Anxiety can be a real bitch. It’s something I think I have dealt with for most of my life, but I was only made aware of it in my early 20’s. We won’t get into the how’s and why’s for now, but I know that a lot of you also deal with anxiety and I want to share a modality for treating anxiety that has helped me IMMENSELY. 

Anxiety is what brought me to therapy. After about a year and a half of therapy (broken up over years and a couple of therapists), my ride-or-die (can I say that?!) therapist recommended EMDR to help treat my anxiety and PTSD. Side note: I was pretty shocked to hear that PTSD was something I had. I had associated PTSD with war veterans, and not to compare stories and hardships, but mine didn’t seem as big as those of a war veteran.

I decided to give EMDR a try. I was skeptical. After years of trying different things such as talk therapy, cognitive-behavioral therapy (CBT), mindfulness, and medication to treat my anxiety to hear about EMDR after never knowing about it…I thought, “if it’s so amazing at treating complex PTSD/trauma, why doesn’t everyone know about it?” 

They should. You should, if anxiety, trauma, and/or PTSD are things that you struggle with. 

Ok, so what is EMDR? According to the American Psychology Association:

Eye Movement Desensitization and Reprocessing (EMDR) Therapy

EMDR is a structured therapy that encourages the patient to briefly focus on the trauma memory while simultaneously experiencing bilateral stimulation (typically eye movements), which is associated with a reduction in the vividness and emotion associated with the trauma memories. {via}

According to

When you cut your hand, your body works to close the wound. If a foreign object or repeated injury irritates the wound, it festers and causes pain. Once the block is removed, healing resumes. EMDR therapy demonstrates that a similar sequence of events occurs with mental processes. The brain’s information processing system naturally moves toward mental health. If the system is blocked or imbalanced by the impact of a disturbing event, the emotional wound festers and can cause intense suffering. Once the block is removed, healing resumes. Using the detailed protocols and procedures learned in EMDR therapy training sessions, clinicians help clients activate their natural healing processes. {via}

In short, focusing on a traumatic event while experiencing the bilateral stimulation forces your eyes to move back and forth which allows your brain to reprocess the trauma.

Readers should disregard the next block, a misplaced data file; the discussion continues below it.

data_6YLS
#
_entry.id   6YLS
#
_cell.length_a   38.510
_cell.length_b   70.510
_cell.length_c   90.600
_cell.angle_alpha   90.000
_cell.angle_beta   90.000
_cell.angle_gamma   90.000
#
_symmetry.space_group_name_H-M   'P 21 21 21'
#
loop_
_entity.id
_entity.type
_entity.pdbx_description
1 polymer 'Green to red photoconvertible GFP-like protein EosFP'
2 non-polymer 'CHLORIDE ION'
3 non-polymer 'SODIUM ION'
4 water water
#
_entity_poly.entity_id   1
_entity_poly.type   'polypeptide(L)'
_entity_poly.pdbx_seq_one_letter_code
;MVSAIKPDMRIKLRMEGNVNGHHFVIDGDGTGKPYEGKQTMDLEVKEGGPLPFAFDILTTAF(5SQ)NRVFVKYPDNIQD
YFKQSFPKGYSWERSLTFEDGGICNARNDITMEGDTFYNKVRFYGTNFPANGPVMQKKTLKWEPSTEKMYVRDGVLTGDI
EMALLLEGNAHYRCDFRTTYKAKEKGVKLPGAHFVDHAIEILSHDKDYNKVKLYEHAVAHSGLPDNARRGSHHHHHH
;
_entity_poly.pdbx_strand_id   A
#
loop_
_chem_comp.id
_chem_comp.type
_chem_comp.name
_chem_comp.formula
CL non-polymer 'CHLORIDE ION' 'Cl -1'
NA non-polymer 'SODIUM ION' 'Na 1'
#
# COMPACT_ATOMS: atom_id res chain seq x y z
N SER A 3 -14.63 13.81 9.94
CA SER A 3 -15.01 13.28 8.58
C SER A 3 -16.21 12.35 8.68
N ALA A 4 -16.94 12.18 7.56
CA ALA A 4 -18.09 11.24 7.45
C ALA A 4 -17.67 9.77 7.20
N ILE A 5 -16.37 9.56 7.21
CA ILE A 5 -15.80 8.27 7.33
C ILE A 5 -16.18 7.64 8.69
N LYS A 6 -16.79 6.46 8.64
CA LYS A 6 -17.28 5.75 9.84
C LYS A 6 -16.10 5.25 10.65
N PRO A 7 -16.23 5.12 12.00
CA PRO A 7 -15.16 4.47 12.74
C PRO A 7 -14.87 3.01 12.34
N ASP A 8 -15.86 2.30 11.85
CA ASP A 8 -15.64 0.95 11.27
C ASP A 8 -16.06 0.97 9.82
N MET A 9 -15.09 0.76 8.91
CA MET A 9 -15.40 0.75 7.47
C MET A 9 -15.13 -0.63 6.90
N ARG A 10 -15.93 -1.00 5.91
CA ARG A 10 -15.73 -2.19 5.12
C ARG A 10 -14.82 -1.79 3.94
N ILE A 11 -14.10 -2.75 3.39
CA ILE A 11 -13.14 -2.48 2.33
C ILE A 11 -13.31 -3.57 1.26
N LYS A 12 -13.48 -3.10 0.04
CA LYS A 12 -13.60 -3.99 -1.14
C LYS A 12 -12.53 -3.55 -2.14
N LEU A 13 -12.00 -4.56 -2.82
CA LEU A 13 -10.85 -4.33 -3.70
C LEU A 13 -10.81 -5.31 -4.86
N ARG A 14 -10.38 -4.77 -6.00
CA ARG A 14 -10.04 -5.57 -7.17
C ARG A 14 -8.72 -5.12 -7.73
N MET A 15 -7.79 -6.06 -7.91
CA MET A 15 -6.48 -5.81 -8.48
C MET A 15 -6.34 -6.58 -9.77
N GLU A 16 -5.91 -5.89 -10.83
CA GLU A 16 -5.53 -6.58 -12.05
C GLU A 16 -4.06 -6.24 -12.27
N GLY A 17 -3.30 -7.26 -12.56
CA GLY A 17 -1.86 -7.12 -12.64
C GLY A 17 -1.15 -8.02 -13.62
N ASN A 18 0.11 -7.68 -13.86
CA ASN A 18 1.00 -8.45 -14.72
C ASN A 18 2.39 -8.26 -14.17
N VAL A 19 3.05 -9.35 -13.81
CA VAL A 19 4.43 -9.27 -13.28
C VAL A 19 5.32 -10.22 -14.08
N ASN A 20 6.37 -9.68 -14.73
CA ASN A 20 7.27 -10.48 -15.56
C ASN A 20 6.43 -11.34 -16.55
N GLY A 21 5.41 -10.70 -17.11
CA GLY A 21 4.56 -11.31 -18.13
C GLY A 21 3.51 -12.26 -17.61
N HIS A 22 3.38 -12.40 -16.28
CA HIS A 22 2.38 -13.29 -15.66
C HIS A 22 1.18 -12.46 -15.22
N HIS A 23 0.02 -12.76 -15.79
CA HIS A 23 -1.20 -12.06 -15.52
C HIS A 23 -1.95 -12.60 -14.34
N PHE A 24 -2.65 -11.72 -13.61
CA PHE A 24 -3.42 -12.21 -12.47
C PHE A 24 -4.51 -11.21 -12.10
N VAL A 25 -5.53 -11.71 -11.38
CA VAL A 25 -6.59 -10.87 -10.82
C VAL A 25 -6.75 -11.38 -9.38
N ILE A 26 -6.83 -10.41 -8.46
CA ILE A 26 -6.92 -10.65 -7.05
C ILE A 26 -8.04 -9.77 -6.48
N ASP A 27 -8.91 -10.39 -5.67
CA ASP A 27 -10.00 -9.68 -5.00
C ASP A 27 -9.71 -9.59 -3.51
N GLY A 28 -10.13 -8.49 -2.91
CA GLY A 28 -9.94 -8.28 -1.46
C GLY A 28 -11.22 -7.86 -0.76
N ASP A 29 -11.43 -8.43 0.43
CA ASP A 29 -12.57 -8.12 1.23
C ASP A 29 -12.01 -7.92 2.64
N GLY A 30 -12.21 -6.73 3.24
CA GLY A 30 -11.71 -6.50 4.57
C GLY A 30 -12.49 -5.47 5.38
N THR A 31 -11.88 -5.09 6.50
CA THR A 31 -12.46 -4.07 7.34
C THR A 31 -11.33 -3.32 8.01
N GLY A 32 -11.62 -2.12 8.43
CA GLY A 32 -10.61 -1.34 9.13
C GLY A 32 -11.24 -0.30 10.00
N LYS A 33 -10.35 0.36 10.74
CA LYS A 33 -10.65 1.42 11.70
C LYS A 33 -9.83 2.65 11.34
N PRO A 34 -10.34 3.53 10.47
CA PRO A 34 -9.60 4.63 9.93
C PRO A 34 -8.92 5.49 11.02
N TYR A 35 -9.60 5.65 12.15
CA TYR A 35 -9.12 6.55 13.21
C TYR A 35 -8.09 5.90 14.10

EMDR drastically changed the game for me and my anxiety. It helped me become so much more self-aware and a gain of control over my anxiety as a whole. I started in late 2019 and by the beginning of 2020, I stopped EMDR. Just wanted to note that it is usually a short-term therapy. My therapist told me that she suspected I would need about 3 EMDR sessions for the specific trauma I’m about to share but this is different for everyone. 

Before I dive deep into what my first experience with EMDR therapy was, there’s one thing I want to recommend: it’s so important to be comfortable with your therapist before you begin EMDR therapy. You are literally re-living your trauma(s) and feeling safe is the #1 goal as you experience this.

Ok, on to the experience.

I will give provide some details on one of the traumas that I worked through with EMDR to give you a full picture of what that looked like. I did do EMDR for other things, but the format etc. is the same.

About 10 years ago, I fainted in a public setting after being extremely dehydrated. After this episode, I began experiencing what I know now to be panic attacks. Right before I passed out, my body was hot, shaking, and weak. The panic attacks felt just like that feeling. As I carried on with my life, many things were tied to this event and I would feel ‘random’ pangs of panic and anxiety. It wasn’t until years later that I realized the PTSD and anxiety this caused, left untreated.

The fainting episode is what we started with. While I was re-experiencing the trauma of that day, most of the physical sensations came rushing back while sitting on my therapist’s couch. It was scary as fuck. I felt like I was floating, like I had no control over my body, I got HOT, my heart was pounding, and my palms were sweaty. After I went through it, my therapist helped me to re-process the event as my eyes followed the light and I was able to take the negative, scary charge away from the experience.

By the end of the session, I felt inexplicably calmer. I wondered if it’d ‘stick’ as I mentioned earlier in this post, my physical symptoms manifested and I still felt them at times.

I had another EMDR sessions around this trauma, and my therapist and I will revisit EMDR occasionally if we find a core childhood experience to process. About a week after my second session, I noticed that my physical symptoms had melted away. I almost couldn’t believe it because for 10 years, I felt these symptoms.

I was driving, and my mind wandered to the fainting episode. I thought about it, put myself in that place again, and felt no emotional charge tied to the memory. I was almost…calm?!

The next time I came to therapy, I asked if this sense of calm was tied to the EMDR sessions, and she said yes, absolutely. I realized then that that memory was now in its proper place. It’s been over a year since those particular EMDR sessions, and since then, I have not experienced all of those physical symptoms of panic and anxiety. It’s so freeing, and I had to share with you.

xx, Lynn